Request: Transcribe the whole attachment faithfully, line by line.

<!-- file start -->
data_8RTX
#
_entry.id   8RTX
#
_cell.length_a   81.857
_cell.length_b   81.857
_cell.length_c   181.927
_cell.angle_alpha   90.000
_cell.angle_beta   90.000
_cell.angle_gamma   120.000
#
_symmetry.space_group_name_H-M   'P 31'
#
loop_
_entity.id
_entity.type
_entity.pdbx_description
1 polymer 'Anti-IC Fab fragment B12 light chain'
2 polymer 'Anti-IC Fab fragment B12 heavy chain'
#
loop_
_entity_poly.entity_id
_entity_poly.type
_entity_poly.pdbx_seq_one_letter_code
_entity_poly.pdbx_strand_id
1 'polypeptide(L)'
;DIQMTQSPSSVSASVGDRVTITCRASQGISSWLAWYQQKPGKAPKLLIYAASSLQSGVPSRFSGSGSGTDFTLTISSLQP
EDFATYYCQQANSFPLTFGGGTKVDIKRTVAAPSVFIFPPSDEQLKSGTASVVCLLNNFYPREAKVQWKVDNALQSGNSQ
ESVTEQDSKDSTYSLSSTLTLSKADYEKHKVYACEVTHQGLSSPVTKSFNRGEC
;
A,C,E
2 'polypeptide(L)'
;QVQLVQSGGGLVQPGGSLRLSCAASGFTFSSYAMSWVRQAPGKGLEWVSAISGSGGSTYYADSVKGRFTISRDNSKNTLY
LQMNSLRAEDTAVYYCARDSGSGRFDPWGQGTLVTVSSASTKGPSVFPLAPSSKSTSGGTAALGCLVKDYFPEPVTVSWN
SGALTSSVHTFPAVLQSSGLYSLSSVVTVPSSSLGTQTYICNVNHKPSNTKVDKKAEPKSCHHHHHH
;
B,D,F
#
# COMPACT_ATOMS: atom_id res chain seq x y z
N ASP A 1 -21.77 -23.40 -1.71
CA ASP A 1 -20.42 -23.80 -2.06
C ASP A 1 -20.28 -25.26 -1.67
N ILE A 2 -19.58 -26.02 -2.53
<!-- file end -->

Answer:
data_8RTX
#
_entry.id   8RTX
#
_cell.length_a   81.857
_cell.length_b   81.857
_cell.length_c   181.927
_cell.angle_alpha   90.000
_cell.angle_beta   90.000
_cell.angle_gamma   120.000
#
_symmetry.space_group_name_H-M   'P 31'
#
loop_
_entity.id
_entity.type
_entity.pdbx_description
1 polymer 'Anti-IC Fab fragment B12 light chain'
2 polymer 'Anti-IC Fab fragment B12 heavy chain'
#
loop_
_entity_poly.entity_id
_entity_poly.type
_entity_poly.pdbx_seq_one_letter_code
_entity_poly.pdbx_strand_id
1 'polypeptide(L)'
;DIQMTQSPSSVSASVGDRVTITCRASQGISSWLAWYQQKPGKAPKLLIYAASSLQSGVPSRFSGSGSGTDFTLTISSLQP
EDFATYYCQQANSFPLTFGGGTKVDIKRTVAAPSVFIFPPSDEQLKSGTASVVCLLNNFYPREAKVQWKVDNALQSGNSQ
ESVTEQDSKDSTYSLSSTLTLSKADYEKHKVYACEVTHQGLSSPVTKSFNRGEC
;
A,C,E
2 'polypeptide(L)'
;QVQLVQSGGGLVQPGGSLRLSCAASGFTFSSYAMSWVRQAPGKGLEWVSAISGSGGSTYYADSVKGRFTISRDNSKNTLY
LQMNSLRAEDTAVYYCARDSGSGRFDPWGQGTLVTVSSASTKGPSVFPLAPSSKSTSGGTAALGCLVKDYFPEPVTVSWN
SGALTSSVHTFPAVLQSSGLYSLSSVVTVPSSSLGTQTYICNVNHKPSNTKVDKKAEPKSCHHHHHH
;
B,D,F
#
# COMPACT_ATOMS: atom_id res chain seq x y z
N ASP A 1 -21.77 -23.40 -1.71
CA ASP A 1 -20.42 -23.80 -2.06
C ASP A 1 -20.28 -25.26 -1.67
N ILE A 2 -19.58 -26.02 -2.53